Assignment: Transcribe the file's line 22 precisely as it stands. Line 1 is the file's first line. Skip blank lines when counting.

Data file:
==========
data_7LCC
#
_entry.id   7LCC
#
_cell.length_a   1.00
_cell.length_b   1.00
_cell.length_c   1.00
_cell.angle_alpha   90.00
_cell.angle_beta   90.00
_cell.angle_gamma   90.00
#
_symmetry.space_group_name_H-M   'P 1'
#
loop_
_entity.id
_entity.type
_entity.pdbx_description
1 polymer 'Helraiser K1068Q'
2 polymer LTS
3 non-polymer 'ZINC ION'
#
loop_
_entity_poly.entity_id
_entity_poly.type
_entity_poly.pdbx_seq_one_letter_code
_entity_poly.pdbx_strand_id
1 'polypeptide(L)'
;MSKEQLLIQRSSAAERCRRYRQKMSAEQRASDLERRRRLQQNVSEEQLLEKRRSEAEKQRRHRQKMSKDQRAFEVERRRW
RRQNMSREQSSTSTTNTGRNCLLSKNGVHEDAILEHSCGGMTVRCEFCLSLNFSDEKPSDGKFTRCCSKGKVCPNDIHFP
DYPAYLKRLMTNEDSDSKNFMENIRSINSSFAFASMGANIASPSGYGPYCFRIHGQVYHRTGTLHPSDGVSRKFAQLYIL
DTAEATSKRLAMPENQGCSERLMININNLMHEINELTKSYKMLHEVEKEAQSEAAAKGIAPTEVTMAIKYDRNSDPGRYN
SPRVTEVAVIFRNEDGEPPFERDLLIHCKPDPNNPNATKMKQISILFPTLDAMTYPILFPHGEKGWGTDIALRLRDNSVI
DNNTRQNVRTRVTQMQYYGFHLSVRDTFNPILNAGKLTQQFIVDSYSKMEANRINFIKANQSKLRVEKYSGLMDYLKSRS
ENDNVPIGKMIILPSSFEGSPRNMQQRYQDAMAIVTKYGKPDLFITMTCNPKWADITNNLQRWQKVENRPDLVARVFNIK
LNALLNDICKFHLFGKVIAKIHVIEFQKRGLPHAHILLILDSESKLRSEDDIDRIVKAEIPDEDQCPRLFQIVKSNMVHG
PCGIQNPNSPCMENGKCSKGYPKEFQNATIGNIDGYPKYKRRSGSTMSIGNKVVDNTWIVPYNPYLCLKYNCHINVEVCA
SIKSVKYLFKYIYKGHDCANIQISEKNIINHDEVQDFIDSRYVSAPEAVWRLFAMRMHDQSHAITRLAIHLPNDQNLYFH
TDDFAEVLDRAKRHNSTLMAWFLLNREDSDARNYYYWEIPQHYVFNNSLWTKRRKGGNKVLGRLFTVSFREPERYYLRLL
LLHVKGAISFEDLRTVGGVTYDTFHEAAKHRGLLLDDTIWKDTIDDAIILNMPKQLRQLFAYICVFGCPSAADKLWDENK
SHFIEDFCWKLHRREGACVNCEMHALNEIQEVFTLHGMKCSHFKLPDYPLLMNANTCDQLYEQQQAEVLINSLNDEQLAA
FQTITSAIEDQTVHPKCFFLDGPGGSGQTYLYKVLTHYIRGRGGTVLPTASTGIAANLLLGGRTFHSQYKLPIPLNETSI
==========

loop_